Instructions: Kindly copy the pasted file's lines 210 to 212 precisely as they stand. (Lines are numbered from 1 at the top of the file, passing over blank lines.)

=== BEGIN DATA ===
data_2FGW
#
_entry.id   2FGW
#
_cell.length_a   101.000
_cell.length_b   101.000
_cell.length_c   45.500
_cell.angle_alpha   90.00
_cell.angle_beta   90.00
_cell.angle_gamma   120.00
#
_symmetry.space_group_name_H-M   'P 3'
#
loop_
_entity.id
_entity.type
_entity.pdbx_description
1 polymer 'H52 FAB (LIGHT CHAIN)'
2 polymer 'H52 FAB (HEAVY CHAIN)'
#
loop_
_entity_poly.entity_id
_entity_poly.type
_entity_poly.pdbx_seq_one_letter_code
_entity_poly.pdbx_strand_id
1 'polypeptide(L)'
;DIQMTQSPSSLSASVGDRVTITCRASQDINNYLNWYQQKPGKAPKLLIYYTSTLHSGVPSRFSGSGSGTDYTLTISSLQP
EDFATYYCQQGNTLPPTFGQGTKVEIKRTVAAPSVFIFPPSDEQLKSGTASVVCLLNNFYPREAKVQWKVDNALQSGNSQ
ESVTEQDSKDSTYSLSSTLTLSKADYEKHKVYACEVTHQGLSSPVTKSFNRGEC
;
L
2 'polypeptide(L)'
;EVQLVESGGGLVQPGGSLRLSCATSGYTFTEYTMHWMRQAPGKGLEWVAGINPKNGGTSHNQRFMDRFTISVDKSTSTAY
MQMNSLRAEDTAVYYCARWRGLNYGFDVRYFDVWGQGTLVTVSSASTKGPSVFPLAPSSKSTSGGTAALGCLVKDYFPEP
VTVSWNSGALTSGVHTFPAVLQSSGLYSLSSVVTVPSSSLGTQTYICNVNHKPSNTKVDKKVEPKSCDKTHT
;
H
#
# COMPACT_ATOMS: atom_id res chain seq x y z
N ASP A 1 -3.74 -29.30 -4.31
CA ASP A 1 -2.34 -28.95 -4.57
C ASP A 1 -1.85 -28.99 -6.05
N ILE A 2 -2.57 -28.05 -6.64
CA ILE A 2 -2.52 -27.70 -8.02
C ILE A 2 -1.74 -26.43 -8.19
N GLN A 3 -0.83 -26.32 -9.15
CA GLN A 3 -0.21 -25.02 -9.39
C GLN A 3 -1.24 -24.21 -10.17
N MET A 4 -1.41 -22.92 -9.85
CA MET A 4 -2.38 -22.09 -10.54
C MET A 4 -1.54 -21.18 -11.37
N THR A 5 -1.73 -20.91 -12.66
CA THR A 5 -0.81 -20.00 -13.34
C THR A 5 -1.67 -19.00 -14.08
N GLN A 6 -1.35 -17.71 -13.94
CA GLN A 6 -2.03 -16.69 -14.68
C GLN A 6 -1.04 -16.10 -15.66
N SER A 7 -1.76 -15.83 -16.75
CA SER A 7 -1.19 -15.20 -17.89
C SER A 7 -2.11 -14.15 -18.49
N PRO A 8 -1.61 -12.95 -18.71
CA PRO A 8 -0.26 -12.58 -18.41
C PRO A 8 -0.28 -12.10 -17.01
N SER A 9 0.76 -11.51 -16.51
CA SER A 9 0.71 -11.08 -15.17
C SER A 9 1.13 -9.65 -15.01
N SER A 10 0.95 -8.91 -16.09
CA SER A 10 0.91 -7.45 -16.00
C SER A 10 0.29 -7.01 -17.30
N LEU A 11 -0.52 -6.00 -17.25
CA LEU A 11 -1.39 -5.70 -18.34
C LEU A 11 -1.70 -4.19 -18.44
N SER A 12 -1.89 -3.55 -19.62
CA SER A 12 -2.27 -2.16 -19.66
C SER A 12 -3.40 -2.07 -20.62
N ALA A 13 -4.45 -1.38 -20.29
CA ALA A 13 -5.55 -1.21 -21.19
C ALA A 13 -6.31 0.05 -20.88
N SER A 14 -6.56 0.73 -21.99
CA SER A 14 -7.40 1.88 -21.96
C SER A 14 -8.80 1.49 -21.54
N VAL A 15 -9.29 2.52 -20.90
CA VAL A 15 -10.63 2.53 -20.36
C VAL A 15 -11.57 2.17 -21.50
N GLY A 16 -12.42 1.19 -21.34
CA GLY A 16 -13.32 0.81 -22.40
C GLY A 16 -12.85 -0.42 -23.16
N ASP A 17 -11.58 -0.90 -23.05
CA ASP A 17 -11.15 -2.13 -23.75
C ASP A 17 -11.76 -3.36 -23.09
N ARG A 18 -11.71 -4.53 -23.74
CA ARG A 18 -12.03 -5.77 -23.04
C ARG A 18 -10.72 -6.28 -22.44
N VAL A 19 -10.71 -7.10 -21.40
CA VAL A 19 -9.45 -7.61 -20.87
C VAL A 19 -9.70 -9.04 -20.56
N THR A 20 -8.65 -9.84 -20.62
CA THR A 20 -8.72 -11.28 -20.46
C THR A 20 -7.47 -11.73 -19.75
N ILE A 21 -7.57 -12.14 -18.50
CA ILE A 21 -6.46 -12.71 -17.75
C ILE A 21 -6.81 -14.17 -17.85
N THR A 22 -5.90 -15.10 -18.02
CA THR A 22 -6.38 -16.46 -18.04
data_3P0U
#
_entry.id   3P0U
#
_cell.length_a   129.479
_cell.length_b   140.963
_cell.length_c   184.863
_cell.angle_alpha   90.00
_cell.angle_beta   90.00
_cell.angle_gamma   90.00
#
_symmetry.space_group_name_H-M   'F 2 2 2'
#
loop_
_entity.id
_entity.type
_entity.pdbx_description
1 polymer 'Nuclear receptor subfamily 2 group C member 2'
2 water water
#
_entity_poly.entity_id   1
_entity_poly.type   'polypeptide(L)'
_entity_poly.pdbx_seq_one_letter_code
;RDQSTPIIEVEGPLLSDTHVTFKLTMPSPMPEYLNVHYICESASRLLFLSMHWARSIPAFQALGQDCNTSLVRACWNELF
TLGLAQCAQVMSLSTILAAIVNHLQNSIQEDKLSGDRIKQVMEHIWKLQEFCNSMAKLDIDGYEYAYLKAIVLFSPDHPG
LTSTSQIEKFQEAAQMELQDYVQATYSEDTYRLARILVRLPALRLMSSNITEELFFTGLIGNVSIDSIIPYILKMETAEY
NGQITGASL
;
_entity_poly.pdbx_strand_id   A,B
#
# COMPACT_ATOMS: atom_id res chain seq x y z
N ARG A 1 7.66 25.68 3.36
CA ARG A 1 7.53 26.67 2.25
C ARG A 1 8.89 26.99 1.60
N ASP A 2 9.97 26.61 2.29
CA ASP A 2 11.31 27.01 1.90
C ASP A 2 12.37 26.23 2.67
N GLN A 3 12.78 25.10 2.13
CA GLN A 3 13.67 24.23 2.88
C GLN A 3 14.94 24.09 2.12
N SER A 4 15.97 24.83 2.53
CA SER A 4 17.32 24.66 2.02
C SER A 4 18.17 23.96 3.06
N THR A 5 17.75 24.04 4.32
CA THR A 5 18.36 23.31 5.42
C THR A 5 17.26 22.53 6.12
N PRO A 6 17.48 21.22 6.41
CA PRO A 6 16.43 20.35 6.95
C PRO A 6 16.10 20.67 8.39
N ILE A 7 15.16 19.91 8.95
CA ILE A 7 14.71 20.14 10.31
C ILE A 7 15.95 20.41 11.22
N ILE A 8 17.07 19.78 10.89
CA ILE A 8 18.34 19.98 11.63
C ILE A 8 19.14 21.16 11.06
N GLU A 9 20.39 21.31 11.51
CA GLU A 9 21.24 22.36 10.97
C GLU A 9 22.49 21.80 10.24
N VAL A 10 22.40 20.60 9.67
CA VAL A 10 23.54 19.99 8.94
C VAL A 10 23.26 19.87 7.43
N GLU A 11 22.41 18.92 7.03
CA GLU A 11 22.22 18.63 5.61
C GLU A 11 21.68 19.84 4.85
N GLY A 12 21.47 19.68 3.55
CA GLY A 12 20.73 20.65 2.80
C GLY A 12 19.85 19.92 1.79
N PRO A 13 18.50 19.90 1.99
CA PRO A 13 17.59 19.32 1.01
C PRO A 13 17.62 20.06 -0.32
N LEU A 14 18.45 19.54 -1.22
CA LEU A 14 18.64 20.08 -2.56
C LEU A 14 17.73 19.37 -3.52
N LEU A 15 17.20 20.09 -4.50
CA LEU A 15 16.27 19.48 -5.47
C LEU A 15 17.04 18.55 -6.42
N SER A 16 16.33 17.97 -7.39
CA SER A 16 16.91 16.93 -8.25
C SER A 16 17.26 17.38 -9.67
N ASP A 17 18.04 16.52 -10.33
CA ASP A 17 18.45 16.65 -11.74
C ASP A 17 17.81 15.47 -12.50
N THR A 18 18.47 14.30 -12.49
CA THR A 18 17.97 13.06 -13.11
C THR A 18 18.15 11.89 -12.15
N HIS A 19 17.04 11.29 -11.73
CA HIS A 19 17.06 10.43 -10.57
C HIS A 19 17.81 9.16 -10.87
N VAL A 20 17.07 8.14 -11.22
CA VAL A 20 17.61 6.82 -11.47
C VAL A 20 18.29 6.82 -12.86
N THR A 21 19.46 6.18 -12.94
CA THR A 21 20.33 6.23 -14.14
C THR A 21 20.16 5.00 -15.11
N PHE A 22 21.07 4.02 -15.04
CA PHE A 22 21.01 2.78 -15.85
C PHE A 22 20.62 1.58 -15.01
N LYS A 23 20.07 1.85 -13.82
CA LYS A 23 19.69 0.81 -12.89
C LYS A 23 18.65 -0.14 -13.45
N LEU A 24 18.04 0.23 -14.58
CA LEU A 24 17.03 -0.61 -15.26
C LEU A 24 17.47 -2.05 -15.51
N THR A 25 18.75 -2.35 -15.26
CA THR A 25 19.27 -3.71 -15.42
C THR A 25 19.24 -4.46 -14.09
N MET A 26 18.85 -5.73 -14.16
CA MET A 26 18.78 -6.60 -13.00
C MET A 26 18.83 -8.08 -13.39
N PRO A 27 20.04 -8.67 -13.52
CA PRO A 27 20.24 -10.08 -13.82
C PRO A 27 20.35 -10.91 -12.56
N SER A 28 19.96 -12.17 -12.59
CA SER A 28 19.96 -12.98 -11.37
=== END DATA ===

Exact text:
C THR A 25 19.24 -4.46 -14.09
N MET A 26 18.85 -5.73 -14.16
CA MET A 26 18.78 -6.60 -13.00